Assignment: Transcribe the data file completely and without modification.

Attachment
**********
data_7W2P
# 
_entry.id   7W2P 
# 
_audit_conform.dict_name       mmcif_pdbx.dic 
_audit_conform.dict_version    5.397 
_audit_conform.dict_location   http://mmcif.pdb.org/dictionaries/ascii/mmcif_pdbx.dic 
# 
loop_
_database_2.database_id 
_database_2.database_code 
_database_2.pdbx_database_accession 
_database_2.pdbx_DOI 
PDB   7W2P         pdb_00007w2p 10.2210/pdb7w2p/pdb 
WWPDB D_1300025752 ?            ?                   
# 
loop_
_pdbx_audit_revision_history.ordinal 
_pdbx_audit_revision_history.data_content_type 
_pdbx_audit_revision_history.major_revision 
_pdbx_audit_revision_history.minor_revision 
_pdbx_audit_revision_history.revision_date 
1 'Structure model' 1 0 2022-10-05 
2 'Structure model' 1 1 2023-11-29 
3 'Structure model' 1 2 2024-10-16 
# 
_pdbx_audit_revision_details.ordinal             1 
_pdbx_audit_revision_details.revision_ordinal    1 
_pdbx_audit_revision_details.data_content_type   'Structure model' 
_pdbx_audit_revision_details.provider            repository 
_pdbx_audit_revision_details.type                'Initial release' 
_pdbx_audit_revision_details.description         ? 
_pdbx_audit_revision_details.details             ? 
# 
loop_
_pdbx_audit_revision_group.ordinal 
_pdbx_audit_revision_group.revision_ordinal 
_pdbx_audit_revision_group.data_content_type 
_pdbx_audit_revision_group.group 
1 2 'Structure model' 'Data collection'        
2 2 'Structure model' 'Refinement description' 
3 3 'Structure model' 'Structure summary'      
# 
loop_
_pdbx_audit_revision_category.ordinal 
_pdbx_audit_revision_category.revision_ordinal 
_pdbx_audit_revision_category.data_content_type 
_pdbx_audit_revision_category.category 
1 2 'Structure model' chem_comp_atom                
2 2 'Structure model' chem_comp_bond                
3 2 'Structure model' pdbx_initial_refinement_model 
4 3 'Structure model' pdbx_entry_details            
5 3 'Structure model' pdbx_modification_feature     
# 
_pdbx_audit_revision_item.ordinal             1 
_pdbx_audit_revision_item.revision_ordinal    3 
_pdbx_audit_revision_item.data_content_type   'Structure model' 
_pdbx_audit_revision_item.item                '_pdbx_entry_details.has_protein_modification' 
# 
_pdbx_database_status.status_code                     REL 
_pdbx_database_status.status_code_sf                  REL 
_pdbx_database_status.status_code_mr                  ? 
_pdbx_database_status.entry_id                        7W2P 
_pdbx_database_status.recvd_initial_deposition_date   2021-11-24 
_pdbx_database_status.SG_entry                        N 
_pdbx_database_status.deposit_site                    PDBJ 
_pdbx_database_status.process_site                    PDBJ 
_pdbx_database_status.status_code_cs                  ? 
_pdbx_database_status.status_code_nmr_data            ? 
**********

data_7W2P
# 
_entry.id   7W2P 
# 
_audit_conform.dict_name       mmcif_pdbx.dic 
_audit_conform.dict_version    5.397 
_audit_conform.dict_location   http://mmcif.pdb.org/dictionaries/ascii/mmcif_pdbx.dic 
# 
loop_
_database_2.database_id 
_database_2.database_code 
_database_2.pdbx_database_accession 
_database_2.pdbx_DOI 
PDB   7W2P         pdb_00007w2p 10.2210/pdb7w2p/pdb 
WWPDB D_1300025752 ?            ?                   
# 
loop_
_pdbx_audit_revision_history.ordinal 
_pdbx_audit_revision_history.data_content_type 
_pdbx_audit_revision_history.major_revision 
_pdbx_audit_revision_history.minor_revision 
_pdbx_audit_revision_history.revision_date 
1 'Structure model' 1 0 2022-10-05 
2 'Structure model' 1 1 2023-11-29 
3 'Structure model' 1 2 2024-10-16 
# 
_pdbx_audit_revision_details.ordinal             1 
_pdbx_audit_revision_details.revision_ordinal    1 
_pdbx_audit_revision_details.data_content_type   'Structure model' 
_pdbx_audit_revision_details.provider            repository 
_pdbx_audit_revision_details.type                'Initial release' 
_pdbx_audit_revision_details.description         ? 
_pdbx_audit_revision_details.details             ? 
# 
loop_
_pdbx_audit_revision_group.ordinal 
_pdbx_audit_revision_group.revision_ordinal 
_pdbx_audit_revision_group.data_content_type 
_pdbx_audit_revision_group.group 
1 2 'Structure model' 'Data collection'        
2 2 'Structure model' 'Refinement description' 
3 3 'Structure model' 'Structure summary'      
# 
loop_
_pdbx_audit_revision_category.ordinal 
_pdbx_audit_revision_category.revision_ordinal 
_pdbx_audit_revision_category.data_content_type 
_pdbx_audit_revision_category.category 
1 2 'Structure model' chem_comp_atom                
2 2 'Structure model' chem_comp_bond                
3 2 'Structure model' pdbx_initial_refinement_model 
4 3 'Structure model' pdbx_entry_details            
5 3 'Structure model' pdbx_modification_feature     
# 
_pdbx_audit_revision_item.ordinal             1 
_pdbx_audit_revision_item.revision_ordinal    3 
_pdbx_audit_revision_item.data_content_type   'Structure model' 
_pdbx_audit_revision_item.item                '_pdbx_entry_details.has_protein_modification' 
# 
_pdbx_database_status.status_code                     REL 
_pdbx_database_status.status_code_sf                  REL 
_pdbx_database_status.status_code_mr                  ? 
_pdbx_database_status.entry_id                        7W2P 
_pdbx_database_status.recvd_initial_deposition_date   2021-11-24 
_pdbx_database_status.SG_entry                        N 
_pdbx_database_status.deposit_site                    PDBJ 
_pdbx_database_status.process_site                    PDBJ 
_pdbx_database_status.status_code_cs                  ? 
_pdbx_database_status.status_code_nmr_data            ? 